The trio dynamic is old-school: Sanders and Wilson play backup roles rather than each taking a third of the pie. They get plenty of solo space, though neither uses it to shoot off fire- works. Even on his showcase tune, the Trudell composition “Jonesin’,” Wilson plays quietly and constructs his statements thoughtfully, with plenty of air around each phrase or accent.
On this as well as every other tune, the spotlight focuses on Trudell. Aside from “McCoy For Now”… which ripples with quartal harmonies, muscular tremolos and other Tynerisms… Plays The Piano is a straightahead celebration. And he has the arrangement aesthetic of a full-time pianist. His harmonic alterations on heads and outros are lush and appealing on “I Let A Song Go Out Of My Heart.” His sense of humor is evident, too, in the bass motif that evokes the Habanera from Bizet’s Carmen on “That Old Black Magic” and the intricately harmonized bridge on the normally romantic “If Ever I Would Leave You.”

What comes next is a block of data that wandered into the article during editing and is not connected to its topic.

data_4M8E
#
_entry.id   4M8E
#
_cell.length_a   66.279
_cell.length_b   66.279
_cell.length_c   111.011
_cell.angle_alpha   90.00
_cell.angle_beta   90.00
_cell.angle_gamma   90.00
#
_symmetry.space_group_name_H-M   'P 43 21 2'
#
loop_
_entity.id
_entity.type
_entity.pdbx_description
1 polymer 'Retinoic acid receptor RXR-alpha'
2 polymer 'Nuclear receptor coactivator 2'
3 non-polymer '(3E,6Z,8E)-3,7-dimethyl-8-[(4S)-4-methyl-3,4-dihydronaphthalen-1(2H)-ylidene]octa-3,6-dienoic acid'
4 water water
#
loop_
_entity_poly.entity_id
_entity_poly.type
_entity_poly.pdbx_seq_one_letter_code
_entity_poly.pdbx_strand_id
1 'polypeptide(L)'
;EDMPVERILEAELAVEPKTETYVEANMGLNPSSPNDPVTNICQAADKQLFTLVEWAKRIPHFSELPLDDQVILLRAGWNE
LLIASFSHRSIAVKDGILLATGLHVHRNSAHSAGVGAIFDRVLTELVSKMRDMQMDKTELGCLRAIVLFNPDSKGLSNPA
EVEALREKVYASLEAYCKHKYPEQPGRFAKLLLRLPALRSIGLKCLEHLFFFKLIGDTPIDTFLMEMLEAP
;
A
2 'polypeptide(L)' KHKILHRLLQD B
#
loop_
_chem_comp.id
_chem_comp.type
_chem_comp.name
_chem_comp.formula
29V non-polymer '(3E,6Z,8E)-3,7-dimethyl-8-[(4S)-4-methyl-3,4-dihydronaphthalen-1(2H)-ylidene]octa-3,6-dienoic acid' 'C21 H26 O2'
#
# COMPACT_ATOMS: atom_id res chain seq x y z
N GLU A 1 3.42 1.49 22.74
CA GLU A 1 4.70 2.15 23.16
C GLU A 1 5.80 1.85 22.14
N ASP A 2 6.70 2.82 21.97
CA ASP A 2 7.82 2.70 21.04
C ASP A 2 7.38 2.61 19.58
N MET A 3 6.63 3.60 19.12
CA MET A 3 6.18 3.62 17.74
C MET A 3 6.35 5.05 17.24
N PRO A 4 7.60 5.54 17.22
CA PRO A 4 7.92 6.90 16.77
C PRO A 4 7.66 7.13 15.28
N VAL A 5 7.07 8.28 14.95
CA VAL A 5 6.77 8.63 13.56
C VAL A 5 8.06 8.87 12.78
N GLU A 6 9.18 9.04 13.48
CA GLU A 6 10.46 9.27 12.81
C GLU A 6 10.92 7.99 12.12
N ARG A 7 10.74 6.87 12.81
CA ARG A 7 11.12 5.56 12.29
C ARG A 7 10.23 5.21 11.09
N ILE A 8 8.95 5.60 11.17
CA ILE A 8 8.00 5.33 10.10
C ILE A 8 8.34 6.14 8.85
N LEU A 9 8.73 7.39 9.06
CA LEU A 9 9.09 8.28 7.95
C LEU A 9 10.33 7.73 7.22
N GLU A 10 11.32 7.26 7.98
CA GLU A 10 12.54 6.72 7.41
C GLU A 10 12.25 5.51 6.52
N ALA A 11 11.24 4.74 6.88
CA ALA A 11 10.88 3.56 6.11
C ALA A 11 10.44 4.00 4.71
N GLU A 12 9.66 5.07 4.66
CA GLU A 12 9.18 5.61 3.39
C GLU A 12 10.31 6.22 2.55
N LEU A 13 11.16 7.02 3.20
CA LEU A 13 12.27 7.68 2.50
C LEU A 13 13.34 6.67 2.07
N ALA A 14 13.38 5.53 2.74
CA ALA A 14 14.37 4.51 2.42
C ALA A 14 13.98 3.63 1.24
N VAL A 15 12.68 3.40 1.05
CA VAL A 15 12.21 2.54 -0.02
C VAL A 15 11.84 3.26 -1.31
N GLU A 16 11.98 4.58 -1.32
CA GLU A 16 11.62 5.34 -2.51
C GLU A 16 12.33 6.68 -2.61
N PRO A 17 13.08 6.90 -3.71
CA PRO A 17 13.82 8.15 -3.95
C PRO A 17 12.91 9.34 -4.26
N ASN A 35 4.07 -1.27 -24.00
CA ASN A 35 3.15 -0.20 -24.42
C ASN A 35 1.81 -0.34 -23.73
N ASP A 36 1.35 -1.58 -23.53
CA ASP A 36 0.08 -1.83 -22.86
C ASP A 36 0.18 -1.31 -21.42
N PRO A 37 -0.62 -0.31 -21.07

Dan Trudell plays the piano? Absolutely.

~ Bob Doerschuk

Jazz Weekly, Jan 2016

Dan Trudell Plays The Piano

Here’s the kind of album that makes you like jazz again. Pianist Dan Trudell teams up with Matt Wilson/dr and Joe Sanders/b on a fun and swinging take of originals, jazz standards and modern material. He’s got a joyful touch and bounce to his playing, not unlike an Errol Garner or Gene Harris; joy is on every note! His own material his an exciting modal mood on “McCoy For Now” and shows a charming stride the winning “Jonesin’.” Sanders gets into a “Poinciana” mood on the clever read of “That Old Black Magic” and Wilson gets the gospel groove down on Horace Silver’s bopper “Soulville” but through it all, Trudell’s joyful attitude about the 88 ivories glows as on a sparkling “If Ever I would Leave You” and the celebrative “Isn’t She Lovely.” Jazz becomes a verb again here, where it belongs!